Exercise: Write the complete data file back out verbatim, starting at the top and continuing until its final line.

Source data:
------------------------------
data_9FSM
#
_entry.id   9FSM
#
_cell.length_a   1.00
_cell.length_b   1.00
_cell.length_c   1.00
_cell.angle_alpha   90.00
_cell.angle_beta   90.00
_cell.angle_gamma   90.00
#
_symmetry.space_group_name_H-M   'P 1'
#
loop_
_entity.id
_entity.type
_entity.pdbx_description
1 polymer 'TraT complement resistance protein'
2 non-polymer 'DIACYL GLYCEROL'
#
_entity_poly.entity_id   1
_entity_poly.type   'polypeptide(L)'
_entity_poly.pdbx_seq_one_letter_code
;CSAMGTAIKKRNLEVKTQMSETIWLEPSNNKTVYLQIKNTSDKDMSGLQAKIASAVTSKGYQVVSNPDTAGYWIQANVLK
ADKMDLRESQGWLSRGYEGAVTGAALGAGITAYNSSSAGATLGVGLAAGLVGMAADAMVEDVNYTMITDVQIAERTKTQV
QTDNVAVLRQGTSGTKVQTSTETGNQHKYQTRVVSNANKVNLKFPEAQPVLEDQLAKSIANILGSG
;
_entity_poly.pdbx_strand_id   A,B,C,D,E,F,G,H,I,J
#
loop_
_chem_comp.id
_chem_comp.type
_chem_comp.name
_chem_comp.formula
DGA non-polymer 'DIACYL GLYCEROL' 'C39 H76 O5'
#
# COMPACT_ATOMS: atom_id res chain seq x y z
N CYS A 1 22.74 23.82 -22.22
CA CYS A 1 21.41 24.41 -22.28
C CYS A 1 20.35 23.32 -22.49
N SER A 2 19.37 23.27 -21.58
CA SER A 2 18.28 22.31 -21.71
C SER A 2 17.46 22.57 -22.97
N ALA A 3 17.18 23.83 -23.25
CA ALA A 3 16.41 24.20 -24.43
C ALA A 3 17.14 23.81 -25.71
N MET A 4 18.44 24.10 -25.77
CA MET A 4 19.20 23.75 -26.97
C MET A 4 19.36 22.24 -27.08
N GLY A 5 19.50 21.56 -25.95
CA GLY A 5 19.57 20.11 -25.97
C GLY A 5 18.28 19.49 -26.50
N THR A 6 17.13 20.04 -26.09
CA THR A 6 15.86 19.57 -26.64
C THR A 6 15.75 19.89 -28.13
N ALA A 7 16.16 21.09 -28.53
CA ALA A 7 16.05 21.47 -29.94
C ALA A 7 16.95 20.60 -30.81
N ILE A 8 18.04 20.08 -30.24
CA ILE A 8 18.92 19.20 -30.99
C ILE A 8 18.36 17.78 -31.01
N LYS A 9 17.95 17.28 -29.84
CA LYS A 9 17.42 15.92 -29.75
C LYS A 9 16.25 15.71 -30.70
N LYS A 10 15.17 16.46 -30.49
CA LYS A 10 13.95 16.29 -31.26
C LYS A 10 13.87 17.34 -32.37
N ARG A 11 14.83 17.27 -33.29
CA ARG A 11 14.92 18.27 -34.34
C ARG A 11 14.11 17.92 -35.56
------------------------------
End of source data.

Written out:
data_9FSM
#
_entry.id   9FSM
#
_cell.length_a   1.00
_cell.length_b   1.00
_cell.length_c   1.00
_cell.angle_alpha   90.00
_cell.angle_beta   90.00
_cell.angle_gamma   90.00
#
_symmetry.space_group_name_H-M   'P 1'
#
loop_
_entity.id
_entity.type
_entity.pdbx_description
1 polymer 'TraT complement resistance protein'
2 non-polymer 'DIACYL GLYCEROL'
#
_entity_poly.entity_id   1
_entity_poly.type   'polypeptide(L)'
_entity_poly.pdbx_seq_one_letter_code
;CSAMGTAIKKRNLEVKTQMSETIWLEPSNNKTVYLQIKNTSDKDMSGLQAKIASAVTSKGYQVVSNPDTAGYWIQANVLK
ADKMDLRESQGWLSRGYEGAVTGAALGAGITAYNSSSAGATLGVGLAAGLVGMAADAMVEDVNYTMITDVQIAERTKTQV
QTDNVAVLRQGTSGTKVQTSTETGNQHKYQTRVVSNANKVNLKFPEAQPVLEDQLAKSIANILGSG
;
_entity_poly.pdbx_strand_id   A,B,C,D,E,F,G,H,I,J
#
loop_
_chem_comp.id
_chem_comp.type
_chem_comp.name
_chem_comp.formula
DGA non-polymer 'DIACYL GLYCEROL' 'C39 H76 O5'
#
# COMPACT_ATOMS: atom_id res chain seq x y z
N CYS A 1 22.74 23.82 -22.22
CA CYS A 1 21.41 24.41 -22.28
C CYS A 1 20.35 23.32 -22.49
N SER A 2 19.37 23.27 -21.58
CA SER A 2 18.28 22.31 -21.71
C SER A 2 17.46 22.57 -22.97
N ALA A 3 17.18 23.83 -23.25
CA ALA A 3 16.41 24.20 -24.43
C ALA A 3 17.14 23.81 -25.71
N MET A 4 18.44 24.10 -25.77
CA MET A 4 19.20 23.75 -26.97
C MET A 4 19.36 22.24 -27.08
N GLY A 5 19.50 21.56 -25.95
CA GLY A 5 19.57 20.11 -25.97
C GLY A 5 18.28 19.49 -26.50
N THR A 6 17.13 20.04 -26.09
CA THR A 6 15.86 19.57 -26.64
C THR A 6 15.75 19.89 -28.13
N ALA A 7 16.16 21.09 -28.53
CA ALA A 7 16.05 21.47 -29.94
C ALA A 7 16.95 20.60 -30.81
N ILE A 8 18.04 20.08 -30.24
CA ILE A 8 18.92 19.20 -30.99
C ILE A 8 18.36 17.78 -31.01
N LYS A 9 17.95 17.28 -29.84
CA LYS A 9 17.42 15.92 -29.75
C LYS A 9 16.25 15.71 -30.70
N LYS A 10 15.17 16.46 -30.49
CA LYS A 10 13.95 16.29 -31.26
C LYS A 10 13.87 17.34 -32.37
N ARG A 11 14.83 17.27 -33.29
CA ARG A 11 14.92 18.27 -34.34
C ARG A 11 14.11 17.92 -35.56